Monday, March 02, 2009

Revolutionary Road

Finally reunited after they first worked together in Titanic, the most successful movie of all time, Kate Winslet and Leonardo DiCaprio give us another great set of performances in more mature roles that match their ages and allow them to show their incredible talents.

Winslet is amazing as an unfulfilled and disillusioned wife who watches her life pass her by and doesn't like what she sees. DiCaprio is just as good as the dutiful husband who gave up his dreams to provide for his family and is now at a crossroads where he feels pulled in the wrong direction by his wife, even if for all the right reasons.

Winslet was properly showered with accolades for her work in this movie as well as The Reader, for which she just won the Best Actress Oscar, but where is the love for DiCaprio?

I always felt like he had been snubbed by the Academy for Titanic, the only top billing actor who didn't get a nomination, and now this performance goes by without any mention again. Instead, the Academy nominated Michael Shannon for his portrayal of a guy who tells it like it is. I thought Shannon was terrific, but I also feel like he got the chance to show off in a very histrionic role compressed in a very short amount of time, while DiCaprio did just as good a job but spread over the length of the entire movie.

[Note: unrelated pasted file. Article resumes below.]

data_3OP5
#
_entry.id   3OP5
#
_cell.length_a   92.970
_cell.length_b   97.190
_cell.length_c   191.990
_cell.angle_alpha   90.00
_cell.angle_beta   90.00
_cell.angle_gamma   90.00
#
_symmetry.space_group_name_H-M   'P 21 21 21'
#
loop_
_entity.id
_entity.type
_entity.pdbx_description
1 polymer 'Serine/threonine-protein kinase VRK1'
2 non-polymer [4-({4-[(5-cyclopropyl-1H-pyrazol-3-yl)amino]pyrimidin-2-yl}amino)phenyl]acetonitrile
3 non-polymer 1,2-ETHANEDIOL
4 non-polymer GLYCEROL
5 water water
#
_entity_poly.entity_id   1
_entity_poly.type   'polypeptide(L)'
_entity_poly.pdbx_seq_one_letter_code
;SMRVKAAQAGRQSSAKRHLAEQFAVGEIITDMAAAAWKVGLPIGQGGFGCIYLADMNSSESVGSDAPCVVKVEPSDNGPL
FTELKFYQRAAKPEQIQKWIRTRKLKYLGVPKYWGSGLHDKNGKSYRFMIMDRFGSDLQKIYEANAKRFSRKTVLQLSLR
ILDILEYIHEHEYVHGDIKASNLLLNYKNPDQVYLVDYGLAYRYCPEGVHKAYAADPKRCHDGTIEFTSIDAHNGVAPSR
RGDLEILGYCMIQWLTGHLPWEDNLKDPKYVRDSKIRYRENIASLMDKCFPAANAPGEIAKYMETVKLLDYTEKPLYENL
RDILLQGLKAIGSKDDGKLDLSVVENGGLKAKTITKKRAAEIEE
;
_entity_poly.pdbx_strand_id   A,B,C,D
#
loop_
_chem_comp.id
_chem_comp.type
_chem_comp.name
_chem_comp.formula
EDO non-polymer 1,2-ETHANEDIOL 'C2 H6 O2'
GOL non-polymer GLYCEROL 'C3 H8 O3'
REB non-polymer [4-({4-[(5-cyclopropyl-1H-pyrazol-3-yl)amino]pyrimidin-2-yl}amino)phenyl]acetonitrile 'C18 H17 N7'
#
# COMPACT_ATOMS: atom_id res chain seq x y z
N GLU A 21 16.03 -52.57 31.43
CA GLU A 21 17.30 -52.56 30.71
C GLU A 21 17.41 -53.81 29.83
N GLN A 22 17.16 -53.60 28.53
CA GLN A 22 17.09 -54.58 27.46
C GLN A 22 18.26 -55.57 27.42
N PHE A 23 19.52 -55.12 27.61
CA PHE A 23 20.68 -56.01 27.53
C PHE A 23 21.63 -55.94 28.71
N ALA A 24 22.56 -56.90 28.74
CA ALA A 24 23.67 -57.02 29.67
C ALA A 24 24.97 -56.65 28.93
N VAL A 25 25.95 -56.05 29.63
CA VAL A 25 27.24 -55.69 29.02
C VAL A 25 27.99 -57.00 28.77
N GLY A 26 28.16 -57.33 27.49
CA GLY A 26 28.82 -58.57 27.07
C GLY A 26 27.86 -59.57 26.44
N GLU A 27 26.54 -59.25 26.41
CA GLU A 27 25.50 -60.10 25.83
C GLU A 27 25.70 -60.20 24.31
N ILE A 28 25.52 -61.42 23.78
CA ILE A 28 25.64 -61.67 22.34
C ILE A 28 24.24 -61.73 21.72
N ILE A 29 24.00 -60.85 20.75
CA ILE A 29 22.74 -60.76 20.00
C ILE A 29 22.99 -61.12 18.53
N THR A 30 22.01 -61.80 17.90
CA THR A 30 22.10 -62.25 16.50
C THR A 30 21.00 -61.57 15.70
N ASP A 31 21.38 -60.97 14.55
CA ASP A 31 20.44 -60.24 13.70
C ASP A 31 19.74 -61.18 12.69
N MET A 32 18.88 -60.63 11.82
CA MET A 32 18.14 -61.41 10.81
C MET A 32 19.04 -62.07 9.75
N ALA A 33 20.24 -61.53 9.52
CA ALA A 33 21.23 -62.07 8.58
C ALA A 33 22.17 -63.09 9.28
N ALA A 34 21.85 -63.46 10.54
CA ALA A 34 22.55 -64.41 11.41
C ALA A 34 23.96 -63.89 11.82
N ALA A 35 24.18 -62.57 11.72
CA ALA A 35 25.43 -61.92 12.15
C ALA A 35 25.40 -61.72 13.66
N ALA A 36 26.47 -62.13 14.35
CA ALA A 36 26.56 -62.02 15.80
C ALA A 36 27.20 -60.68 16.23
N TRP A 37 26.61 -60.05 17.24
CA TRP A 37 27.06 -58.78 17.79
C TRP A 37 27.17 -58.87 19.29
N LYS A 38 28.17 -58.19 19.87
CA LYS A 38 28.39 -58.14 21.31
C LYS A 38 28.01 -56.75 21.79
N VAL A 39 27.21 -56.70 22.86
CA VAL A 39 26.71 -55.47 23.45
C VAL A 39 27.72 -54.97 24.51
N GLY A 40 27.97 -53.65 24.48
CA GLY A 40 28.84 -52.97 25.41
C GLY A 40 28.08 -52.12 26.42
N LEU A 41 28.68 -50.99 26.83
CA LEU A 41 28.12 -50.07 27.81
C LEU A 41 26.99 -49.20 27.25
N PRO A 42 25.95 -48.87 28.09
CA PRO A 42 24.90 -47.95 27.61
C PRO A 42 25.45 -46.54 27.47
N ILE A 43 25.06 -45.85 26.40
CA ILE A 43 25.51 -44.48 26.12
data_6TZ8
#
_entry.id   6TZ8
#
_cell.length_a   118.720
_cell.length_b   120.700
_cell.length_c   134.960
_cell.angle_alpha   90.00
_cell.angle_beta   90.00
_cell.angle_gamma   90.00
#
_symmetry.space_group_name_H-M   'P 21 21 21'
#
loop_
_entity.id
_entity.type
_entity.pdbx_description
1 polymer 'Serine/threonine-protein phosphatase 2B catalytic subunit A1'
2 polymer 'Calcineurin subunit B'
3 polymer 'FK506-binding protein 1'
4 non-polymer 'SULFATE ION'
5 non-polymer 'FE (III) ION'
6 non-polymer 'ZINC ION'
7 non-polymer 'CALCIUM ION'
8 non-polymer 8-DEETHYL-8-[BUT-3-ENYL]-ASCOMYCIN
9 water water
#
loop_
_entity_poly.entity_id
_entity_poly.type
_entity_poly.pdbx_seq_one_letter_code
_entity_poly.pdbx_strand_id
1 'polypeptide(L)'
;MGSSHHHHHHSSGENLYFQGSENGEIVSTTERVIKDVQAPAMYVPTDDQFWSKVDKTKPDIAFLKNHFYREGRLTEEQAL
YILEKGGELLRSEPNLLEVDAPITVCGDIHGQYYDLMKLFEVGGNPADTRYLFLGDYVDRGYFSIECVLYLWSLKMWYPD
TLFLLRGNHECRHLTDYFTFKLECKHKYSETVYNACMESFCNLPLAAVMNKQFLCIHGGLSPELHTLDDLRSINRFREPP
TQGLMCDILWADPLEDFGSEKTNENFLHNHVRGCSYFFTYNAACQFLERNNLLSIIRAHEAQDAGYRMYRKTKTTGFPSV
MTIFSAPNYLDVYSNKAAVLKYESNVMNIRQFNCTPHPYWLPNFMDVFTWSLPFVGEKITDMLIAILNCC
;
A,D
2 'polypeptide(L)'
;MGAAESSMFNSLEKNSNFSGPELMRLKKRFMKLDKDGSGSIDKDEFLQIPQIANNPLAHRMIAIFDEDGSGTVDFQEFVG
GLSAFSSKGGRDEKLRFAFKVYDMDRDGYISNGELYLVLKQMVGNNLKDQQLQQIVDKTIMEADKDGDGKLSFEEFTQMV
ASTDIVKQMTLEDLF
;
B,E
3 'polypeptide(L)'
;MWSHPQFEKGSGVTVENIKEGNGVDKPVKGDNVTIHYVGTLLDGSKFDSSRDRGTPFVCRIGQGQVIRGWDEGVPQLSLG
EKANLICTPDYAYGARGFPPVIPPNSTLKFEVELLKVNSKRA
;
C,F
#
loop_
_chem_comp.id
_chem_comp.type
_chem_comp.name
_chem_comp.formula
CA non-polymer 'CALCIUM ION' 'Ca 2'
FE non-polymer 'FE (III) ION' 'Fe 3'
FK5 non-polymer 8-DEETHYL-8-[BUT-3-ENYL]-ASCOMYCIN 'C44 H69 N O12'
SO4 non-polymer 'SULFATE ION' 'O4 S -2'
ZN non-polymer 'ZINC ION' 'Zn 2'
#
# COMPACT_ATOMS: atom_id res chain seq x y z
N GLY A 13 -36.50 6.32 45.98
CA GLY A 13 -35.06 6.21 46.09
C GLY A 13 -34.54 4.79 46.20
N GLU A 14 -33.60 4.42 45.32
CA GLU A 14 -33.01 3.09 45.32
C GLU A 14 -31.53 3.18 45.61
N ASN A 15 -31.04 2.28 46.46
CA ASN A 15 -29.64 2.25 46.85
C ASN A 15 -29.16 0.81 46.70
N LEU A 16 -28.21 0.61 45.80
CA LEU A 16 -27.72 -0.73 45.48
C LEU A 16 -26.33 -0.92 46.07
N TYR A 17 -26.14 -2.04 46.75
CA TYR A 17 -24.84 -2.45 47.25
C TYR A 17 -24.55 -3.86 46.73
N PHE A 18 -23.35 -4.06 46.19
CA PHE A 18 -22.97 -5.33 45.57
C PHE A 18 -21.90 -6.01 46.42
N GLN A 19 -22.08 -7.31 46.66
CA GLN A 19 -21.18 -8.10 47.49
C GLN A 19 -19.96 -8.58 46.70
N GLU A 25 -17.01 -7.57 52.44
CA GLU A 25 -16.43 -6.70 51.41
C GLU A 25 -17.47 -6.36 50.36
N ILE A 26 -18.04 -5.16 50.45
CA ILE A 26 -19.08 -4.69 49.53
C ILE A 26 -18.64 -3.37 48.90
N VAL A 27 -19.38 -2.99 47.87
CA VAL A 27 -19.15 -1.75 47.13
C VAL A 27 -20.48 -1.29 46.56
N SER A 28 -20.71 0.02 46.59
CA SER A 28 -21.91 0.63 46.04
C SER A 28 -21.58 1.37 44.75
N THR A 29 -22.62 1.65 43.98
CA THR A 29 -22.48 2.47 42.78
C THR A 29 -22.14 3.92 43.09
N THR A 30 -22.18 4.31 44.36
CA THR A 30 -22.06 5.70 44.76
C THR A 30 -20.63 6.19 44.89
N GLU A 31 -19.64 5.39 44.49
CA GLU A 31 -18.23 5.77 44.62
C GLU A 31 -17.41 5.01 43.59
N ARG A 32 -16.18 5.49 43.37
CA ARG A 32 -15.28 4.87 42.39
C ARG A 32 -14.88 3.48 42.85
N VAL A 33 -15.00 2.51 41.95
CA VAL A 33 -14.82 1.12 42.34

Another Titanic veteran that shows up in this movie is Kathy Bates, one of my favorite actresses, who, as usual, does a great job as the local gossiper and know-it-all lady.

Sam Mendes, Winslet's husband and the director of American Beauty, creates another great portrait of ordinary lives gone awry, and his direction is simple and effective. He doesn't make excuses for anyone and doesn't sugarcoat the issues for the audience.

This movie was passed over for a Best Picture nomination, although I think I prefer it to The Curious Case of Benjamin Button (I have yet to see both The Reader and Frost/Nixon). Surely, however, Revolutionary Road's themes are tougher to deal with, and maybe the Academy just didn't feel like showcasing them too much.

Grade: 8

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